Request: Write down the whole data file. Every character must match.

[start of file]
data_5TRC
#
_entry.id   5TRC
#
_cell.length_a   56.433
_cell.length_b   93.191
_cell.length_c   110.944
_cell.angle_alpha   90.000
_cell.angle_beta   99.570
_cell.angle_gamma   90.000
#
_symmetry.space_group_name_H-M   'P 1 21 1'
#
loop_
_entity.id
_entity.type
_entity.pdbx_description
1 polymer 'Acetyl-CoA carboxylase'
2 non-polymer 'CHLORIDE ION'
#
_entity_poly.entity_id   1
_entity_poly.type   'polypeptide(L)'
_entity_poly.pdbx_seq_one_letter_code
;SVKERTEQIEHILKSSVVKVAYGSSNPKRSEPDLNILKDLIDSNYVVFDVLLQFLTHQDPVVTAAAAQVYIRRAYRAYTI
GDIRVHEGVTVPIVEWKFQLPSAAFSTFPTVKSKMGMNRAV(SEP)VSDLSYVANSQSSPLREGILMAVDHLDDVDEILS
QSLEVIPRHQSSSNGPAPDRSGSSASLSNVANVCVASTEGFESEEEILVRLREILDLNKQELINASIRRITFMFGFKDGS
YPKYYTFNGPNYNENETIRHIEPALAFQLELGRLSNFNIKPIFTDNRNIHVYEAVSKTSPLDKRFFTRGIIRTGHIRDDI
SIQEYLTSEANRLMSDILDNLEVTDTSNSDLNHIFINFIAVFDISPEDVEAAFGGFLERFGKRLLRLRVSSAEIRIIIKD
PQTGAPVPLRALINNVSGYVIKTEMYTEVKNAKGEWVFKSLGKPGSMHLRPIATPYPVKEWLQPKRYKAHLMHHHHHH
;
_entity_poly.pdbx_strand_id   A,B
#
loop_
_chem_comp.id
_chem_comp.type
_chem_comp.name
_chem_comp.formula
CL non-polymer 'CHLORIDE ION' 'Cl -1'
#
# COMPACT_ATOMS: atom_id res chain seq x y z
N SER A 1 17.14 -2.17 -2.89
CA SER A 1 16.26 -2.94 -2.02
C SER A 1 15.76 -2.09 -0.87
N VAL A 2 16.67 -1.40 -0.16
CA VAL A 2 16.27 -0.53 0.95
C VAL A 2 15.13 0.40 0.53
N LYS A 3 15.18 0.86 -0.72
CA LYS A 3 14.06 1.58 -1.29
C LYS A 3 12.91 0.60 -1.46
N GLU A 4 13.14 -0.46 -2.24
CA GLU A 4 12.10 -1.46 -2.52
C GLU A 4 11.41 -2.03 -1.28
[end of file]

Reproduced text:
data_5TRC
#
_entry.id   5TRC
#
_cell.length_a   56.433
_cell.length_b   93.191
_cell.length_c   110.944
_cell.angle_alpha   90.000
_cell.angle_beta   99.570
_cell.angle_gamma   90.000
#
_symmetry.space_group_name_H-M   'P 1 21 1'
#
loop_
_entity.id
_entity.type
_entity.pdbx_description
1 polymer 'Acetyl-CoA carboxylase'
2 non-polymer 'CHLORIDE ION'
#
_entity_poly.entity_id   1
_entity_poly.type   'polypeptide(L)'
_entity_poly.pdbx_seq_one_letter_code
;SVKERTEQIEHILKSSVVKVAYGSSNPKRSEPDLNILKDLIDSNYVVFDVLLQFLTHQDPVVTAAAAQVYIRRAYRAYTI
GDIRVHEGVTVPIVEWKFQLPSAAFSTFPTVKSKMGMNRAV(SEP)VSDLSYVANSQSSPLREGILMAVDHLDDVDEILS
QSLEVIPRHQSSSNGPAPDRSGSSASLSNVANVCVASTEGFESEEEILVRLREILDLNKQELINASIRRITFMFGFKDGS
YPKYYTFNGPNYNENETIRHIEPALAFQLELGRLSNFNIKPIFTDNRNIHVYEAVSKTSPLDKRFFTRGIIRTGHIRDDI
SIQEYLTSEANRLMSDILDNLEVTDTSNSDLNHIFINFIAVFDISPEDVEAAFGGFLERFGKRLLRLRVSSAEIRIIIKD
PQTGAPVPLRALINNVSGYVIKTEMYTEVKNAKGEWVFKSLGKPGSMHLRPIATPYPVKEWLQPKRYKAHLMHHHHHH
;
_entity_poly.pdbx_strand_id   A,B
#
loop_
_chem_comp.id
_chem_comp.type
_chem_comp.name
_chem_comp.formula
CL non-polymer 'CHLORIDE ION' 'Cl -1'
#
# COMPACT_ATOMS: atom_id res chain seq x y z
N SER A 1 17.14 -2.17 -2.89
CA SER A 1 16.26 -2.94 -2.02
C SER A 1 15.76 -2.09 -0.87
N VAL A 2 16.67 -1.40 -0.16
CA VAL A 2 16.27 -0.53 0.95
C VAL A 2 15.13 0.40 0.53
N LYS A 3 15.18 0.86 -0.72
CA LYS A 3 14.06 1.58 -1.29
C LYS A 3 12.91 0.60 -1.46
N GLU A 4 13.14 -0.46 -2.24
CA GLU A 4 12.10 -1.46 -2.52
C GLU A 4 11.41 -2.03 -1.28